In all, we’ve probably fostered at least eight dogs and taken a couple for respite care. I think the biggest reward to fostering is the bonding that occurs when the dogs get to trust you and seek you out for pets and kisses and to be close wherever you are in the house, at least until they decide they’d rather be on their cushy bed.
KZ: What are some of things that a greyhound must learn in the home? Do you have stairs?
JA: An important part of fostering is assessing the personalities of the dogs and their traits in order to learn what motivates the dogs and to determine how shy they are, whether they spook easily, to know what tone of voice to use when correcting unwanted behaviors since some dogs are super sensitive and others not so much. We don’t allow the dogs on the furniture but do have plenty of big dog beds around. We don’t want them counter surfing or near the table when we’re eating and no table scraps. We’ve always given the dogs treats when we get back from walks and when they’ve gone potty in the back yard. We’ve had to use our kennel very little. The dogs usually sleep by us in the bedroom the first night, then I keep them in the same room with me until I know I can trust them to be in a different room without constant supervision. We try to keep everything out of reach that we don’t want reconfigured!
We start leaving them alone with our dog for short periods and increase the time from there. I have used a muzzle if a dog insists on chewing a table, chair, etc. For our peace of mind and the safety of the dogs, we always start using harnesses on the dogs when they arrive. A seriously spooked dog can back out of a martingale collar and be gone in an instant. We don’t have any stairs but do try to introduce them at other locations. I tape pieces of computer paper to glass doors and low windows so the dogs know to stop.
Another important aspect of fostering is educating the potential adopters as much as possible especially if they’ve never had greys. It’s important to know their sensitivities, possible behavior problems, what to do if a dog gets loose, poisonous things, emergency vet locations, etc.
I request potential adopters get at least one of the two recommended books about retired racers (Retired Racing Greyhounds for Dummies or Adopting the Retired Racing Greyhound). I have several articles that have been passed on to the AGR volunteers in the past that I share with the adopters, if applicable.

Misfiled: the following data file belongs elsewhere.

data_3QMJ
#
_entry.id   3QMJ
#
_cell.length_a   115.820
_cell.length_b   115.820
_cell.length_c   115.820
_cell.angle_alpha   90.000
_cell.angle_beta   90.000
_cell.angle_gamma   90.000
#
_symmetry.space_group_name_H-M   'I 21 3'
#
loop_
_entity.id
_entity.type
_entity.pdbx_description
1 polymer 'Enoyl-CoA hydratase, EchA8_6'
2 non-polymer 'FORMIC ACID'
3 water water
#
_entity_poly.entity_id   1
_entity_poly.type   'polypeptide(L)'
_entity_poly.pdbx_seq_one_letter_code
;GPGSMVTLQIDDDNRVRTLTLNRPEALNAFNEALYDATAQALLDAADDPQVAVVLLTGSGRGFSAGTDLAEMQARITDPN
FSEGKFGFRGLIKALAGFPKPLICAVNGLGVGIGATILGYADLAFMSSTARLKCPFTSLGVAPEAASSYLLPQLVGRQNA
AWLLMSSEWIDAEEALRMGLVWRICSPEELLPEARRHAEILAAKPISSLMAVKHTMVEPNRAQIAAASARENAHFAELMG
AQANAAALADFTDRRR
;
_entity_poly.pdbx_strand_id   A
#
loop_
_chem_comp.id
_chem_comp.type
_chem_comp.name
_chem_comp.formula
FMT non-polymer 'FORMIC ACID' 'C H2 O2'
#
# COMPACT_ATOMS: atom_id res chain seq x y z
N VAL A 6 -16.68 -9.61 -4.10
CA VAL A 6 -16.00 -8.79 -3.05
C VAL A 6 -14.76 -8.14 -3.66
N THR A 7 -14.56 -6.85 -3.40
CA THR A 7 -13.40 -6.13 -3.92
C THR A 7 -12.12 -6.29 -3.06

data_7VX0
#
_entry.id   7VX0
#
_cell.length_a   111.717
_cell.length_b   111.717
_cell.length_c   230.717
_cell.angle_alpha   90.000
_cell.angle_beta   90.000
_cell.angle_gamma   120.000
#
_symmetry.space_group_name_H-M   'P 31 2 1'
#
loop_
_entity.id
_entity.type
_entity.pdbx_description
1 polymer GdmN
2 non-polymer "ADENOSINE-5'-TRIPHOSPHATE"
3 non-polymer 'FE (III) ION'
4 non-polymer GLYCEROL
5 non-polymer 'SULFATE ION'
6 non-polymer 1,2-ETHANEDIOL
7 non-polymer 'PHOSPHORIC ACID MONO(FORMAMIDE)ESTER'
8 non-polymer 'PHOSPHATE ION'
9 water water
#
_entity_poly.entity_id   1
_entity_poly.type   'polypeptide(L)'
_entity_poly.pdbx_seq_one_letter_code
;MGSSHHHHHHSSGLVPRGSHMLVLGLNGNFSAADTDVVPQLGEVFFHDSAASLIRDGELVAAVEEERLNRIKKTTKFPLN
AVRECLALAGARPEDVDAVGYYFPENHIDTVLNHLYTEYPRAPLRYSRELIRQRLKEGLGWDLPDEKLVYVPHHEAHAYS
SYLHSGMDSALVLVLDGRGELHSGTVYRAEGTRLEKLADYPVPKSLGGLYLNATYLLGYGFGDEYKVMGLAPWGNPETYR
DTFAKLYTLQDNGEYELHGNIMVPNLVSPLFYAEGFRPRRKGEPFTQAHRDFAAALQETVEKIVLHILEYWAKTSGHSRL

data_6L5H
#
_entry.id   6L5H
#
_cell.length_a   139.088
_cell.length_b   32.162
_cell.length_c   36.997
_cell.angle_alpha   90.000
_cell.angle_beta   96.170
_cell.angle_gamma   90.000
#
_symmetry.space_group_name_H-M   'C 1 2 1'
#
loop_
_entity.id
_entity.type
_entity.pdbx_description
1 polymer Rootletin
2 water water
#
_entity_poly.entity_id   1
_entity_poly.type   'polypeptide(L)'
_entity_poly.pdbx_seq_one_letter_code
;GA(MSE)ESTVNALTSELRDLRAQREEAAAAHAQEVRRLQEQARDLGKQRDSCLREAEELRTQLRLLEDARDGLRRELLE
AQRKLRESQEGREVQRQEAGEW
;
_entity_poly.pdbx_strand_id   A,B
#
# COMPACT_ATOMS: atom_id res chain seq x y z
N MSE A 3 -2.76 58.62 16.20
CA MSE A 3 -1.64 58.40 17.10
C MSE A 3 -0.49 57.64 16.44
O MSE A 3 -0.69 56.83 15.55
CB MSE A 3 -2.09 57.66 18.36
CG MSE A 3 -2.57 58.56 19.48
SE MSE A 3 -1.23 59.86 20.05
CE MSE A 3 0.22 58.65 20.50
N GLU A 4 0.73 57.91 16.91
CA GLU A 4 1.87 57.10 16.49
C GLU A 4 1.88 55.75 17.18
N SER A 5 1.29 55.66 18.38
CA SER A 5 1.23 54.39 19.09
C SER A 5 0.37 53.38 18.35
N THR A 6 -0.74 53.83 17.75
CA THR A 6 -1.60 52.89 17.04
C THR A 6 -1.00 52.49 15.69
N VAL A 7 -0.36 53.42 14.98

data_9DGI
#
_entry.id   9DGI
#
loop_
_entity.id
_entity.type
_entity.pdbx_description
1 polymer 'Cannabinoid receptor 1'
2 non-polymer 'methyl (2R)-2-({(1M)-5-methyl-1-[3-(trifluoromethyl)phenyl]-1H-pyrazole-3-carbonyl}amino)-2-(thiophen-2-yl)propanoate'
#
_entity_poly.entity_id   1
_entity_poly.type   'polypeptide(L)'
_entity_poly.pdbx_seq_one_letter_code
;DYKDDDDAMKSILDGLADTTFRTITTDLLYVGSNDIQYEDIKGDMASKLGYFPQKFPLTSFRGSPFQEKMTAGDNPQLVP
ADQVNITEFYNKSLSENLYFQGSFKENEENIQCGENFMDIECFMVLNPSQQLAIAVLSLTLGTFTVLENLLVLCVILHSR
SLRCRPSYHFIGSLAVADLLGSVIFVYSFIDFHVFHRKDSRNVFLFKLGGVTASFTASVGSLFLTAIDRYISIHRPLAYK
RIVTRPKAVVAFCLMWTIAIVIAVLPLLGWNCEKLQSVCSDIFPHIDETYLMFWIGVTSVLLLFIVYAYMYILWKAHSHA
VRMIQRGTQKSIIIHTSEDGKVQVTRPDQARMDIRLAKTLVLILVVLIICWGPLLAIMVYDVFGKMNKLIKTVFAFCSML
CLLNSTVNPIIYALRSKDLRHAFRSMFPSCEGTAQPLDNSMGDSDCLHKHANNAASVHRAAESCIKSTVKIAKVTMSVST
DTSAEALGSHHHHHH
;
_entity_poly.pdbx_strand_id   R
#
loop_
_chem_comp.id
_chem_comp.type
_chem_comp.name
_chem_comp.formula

KZ: Any tips for foster parents?
JA: In order to find the right adopter and home for a dog, it’s very important for the foster family to take the dogs to as many events as possible to give the dog exposure to the public. We try to go at least once a week to a tabling location, as well as any special AGR events or events where AGR has been invited to participate and bring the dogs. Nearly all of our dogs have found their homes during such activities.
We feel fostering is a big responsibility and time commitment but is so rewarding when we see the dogs learning to play with toys, discover so many new things, and to love, and then find their forever homes where we hope their people will love them as much as we love our Annie.
When out on walks, people who ask about the greys learn what wonderful dogs they are and how to get involved — whether it be adopting, volunteering, and fostering. It’s heartening to know that more and more people are aware of how the dogs have suffered through the years because of racing.
(I, Karyn Zoldan, fostered Quinn Jose some years ago.The day I took him to his adoptive home — I cried all the way home. Quinn has the best home possible now and is deeply loved by all who know him.)